The most important sacred building in Cammarata is the Mother Church, dedicated to S. Nicolò di Bari. Destroyed by a fire in 1624, in its present form it dates back to 1640. It stands in place of the ancient matrix, which has been talked about since XII century and which, in the following centuries, was enlarged and embellished by the Moncada family. The interior of the church with three naves, supported by eight columns with an octagonal dome, is decorated with several works of high artistic value.
On the first altar on the right there is a statue of S. Calogero and a canvas, a work of 1663 by Michele Lapis, depicting S. Ignazio di Loyola and S. Francesco Saverio in the act of praying to the Madonna.
in favor of Cammarata, represented at their feet in its characteristic landscape. As we have said, this painting is decorated, at the bottom, with the coats of arms of Cammarata and the Branciforte. On the altar of S. Crispino there is a canvas by an unknown author, which depicts, with impressive movement and drama, the Martyrdom of Saints Crispino and Crispiniano.
The last altar of the right aisle is decorated with a 1625 canvas by Pietro d'Asaro, known as the Monocolo di Racalmuto, which depicts St. Anna with St. Joachim next to it. The Saint sits in the central part of the picture, but the point of convergence is the Virgin Maiden, towards which a man advances with his arms laden with chains,
which wants to depict the liberation of a Moncada Branciforte. In the background you can see a magnificent landscape, rich in tones and fantastic lights, crowned by a waning group of angels, and in the foreground a basket with sliced fruits and lemons, in which the very particular skills of Racalmutese shine in representing still lifes.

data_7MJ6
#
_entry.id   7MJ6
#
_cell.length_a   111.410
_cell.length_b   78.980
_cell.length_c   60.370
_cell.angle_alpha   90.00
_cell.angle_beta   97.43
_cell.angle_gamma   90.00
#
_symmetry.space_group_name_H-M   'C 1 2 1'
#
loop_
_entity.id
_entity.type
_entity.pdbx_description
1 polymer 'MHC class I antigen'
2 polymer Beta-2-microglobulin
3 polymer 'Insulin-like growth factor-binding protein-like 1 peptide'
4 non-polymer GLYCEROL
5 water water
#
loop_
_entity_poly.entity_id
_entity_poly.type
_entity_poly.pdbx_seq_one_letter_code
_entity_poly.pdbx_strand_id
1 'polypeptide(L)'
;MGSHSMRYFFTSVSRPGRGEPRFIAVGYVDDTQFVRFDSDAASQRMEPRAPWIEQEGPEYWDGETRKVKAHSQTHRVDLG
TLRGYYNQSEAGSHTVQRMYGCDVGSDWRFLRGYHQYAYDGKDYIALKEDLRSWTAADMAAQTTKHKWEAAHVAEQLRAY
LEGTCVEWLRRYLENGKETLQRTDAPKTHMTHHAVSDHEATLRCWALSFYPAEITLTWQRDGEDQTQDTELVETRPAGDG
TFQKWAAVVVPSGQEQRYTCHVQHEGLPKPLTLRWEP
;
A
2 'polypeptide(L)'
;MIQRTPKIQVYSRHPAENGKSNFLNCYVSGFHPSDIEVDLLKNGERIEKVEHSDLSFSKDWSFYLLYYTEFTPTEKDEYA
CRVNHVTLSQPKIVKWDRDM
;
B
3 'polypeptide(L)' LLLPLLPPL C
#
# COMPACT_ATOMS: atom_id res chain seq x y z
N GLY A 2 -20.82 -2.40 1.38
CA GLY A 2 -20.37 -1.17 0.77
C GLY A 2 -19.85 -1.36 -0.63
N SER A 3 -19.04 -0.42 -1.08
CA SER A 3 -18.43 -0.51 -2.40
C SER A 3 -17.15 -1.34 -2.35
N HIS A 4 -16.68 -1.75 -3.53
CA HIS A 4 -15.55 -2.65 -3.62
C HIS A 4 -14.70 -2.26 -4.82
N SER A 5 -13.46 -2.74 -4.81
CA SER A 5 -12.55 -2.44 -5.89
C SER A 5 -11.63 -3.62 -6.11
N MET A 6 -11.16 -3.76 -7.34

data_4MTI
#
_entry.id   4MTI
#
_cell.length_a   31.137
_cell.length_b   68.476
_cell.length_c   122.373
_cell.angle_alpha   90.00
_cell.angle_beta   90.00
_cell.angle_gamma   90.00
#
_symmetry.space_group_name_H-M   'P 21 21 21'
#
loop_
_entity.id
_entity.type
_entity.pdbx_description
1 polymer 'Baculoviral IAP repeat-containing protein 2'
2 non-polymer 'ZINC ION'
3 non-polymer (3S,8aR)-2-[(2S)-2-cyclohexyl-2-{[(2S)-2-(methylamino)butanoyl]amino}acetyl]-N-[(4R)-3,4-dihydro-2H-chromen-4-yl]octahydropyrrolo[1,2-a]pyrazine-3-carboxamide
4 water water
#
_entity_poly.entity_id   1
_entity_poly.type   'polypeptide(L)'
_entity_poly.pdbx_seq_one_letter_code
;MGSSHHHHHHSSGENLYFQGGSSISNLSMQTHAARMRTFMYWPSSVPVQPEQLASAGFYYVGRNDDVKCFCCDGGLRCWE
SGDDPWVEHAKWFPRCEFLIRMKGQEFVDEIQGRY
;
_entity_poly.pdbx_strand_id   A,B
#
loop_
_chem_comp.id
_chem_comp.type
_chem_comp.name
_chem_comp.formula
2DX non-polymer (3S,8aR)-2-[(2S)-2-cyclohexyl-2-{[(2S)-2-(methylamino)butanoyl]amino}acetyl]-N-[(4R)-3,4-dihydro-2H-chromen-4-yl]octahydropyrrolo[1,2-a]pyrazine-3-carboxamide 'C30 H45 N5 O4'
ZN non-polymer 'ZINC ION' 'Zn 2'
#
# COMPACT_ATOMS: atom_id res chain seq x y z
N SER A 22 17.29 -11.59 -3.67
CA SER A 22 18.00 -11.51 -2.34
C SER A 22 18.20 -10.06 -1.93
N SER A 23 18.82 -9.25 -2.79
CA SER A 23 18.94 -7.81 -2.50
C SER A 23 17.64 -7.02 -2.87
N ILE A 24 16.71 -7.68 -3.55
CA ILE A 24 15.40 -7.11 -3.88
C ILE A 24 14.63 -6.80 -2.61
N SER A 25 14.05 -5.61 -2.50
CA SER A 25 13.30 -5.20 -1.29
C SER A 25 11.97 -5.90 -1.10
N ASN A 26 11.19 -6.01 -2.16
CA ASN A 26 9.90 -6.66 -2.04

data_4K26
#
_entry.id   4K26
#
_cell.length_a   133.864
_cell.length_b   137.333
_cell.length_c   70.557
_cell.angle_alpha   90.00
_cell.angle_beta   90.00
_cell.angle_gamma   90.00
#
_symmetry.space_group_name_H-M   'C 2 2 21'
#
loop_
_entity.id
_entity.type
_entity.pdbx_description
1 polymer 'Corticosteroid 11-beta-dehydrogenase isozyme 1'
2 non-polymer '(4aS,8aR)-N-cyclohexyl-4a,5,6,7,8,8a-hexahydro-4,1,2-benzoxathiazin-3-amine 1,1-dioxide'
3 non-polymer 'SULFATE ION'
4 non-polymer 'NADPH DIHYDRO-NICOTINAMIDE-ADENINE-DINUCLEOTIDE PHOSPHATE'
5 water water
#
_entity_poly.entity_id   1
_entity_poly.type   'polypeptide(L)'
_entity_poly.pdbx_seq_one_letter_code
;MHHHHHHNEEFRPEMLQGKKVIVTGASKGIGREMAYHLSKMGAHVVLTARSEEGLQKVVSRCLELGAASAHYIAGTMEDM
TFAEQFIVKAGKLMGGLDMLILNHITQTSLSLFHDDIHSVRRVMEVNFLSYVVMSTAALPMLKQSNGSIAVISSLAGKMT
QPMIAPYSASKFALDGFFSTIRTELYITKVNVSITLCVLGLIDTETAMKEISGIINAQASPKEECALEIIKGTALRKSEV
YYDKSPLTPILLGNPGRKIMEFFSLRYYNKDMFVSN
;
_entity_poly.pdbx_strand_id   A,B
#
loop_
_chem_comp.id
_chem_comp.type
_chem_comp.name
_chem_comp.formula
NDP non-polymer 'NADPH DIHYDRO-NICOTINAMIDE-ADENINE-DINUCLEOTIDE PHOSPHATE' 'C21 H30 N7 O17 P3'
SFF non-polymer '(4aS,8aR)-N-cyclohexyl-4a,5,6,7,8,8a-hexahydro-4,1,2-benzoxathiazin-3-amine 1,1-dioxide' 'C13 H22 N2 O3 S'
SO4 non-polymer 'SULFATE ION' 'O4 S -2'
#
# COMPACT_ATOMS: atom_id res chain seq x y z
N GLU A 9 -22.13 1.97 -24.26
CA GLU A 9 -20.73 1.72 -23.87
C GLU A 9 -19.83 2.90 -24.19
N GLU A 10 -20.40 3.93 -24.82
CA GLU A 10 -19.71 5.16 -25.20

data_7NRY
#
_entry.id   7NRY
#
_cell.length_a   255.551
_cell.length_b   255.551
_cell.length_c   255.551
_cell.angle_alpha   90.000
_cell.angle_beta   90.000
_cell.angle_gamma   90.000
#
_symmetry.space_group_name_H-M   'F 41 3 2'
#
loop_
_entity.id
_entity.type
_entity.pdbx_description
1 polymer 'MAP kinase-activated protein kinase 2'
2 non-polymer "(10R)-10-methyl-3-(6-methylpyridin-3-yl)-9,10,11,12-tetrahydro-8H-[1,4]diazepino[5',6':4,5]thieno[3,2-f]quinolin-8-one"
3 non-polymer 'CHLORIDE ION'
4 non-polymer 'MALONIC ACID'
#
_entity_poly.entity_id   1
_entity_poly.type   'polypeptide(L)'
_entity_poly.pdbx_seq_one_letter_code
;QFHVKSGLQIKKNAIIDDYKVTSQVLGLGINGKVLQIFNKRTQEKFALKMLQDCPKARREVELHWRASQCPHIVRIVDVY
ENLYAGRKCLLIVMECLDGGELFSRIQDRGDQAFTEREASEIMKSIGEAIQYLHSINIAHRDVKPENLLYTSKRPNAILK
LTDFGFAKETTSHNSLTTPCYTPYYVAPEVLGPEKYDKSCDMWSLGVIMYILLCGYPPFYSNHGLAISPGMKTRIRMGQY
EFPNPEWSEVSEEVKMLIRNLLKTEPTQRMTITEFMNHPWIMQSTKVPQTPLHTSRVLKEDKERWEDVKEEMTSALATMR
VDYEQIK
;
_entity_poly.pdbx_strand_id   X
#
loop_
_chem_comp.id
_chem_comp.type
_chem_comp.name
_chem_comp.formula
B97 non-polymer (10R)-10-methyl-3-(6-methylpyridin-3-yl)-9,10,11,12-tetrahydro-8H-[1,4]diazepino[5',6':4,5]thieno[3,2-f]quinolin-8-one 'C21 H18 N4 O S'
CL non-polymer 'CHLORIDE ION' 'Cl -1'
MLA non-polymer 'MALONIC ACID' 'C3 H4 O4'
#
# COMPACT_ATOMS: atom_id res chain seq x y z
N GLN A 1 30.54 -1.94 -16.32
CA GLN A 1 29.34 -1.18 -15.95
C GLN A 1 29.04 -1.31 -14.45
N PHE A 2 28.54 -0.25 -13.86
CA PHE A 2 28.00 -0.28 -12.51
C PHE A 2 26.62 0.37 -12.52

A clay statue, which is believed to be a work of the sixteenth century, depicts the Madonna dei Miracoli: the statue is closed in a precious wooden case gilded in pure gold, in the shape of a Brarnantesque temple, adorned with valuable paintings, reproducing evangelical scenes and coats-of-arms of the Branciforte. The altar of the Sacrament, which in its present form dates back to the end of the 18th century and the beginning of the 19th century, contains four rounds of the 17th century depicting the Evangelists and a delicate wooden Agnus Dei, the work of the sculptor La Bella.
On one wall of the choir, and precisely in the tribune facing the organ, there is a canvas dated 1585, depicting the Most Holy. Trinity and Paradise according to the vision that St. Paul had of it. The precision of the drawing, the aerial beauty of the landscape, the magnificence of the color, the variety of the characters' attitudes, the originality of the scenic composition, which presents St. Paul in ecstasy in the foreground and the Trinity above, the sweetness of the faces angelic, the preciousness of the details make us think of an uncommon and non-provincial artist, on whom the influences of the great Italian and Flemish pictorial schools passed not in vain: the attribution of the work remains unknown. In place of this canvas there was once a painting, reproducing the Destruction of Jerusalem by Tito with the depiction of countless crucifixes contorting in the torments of death.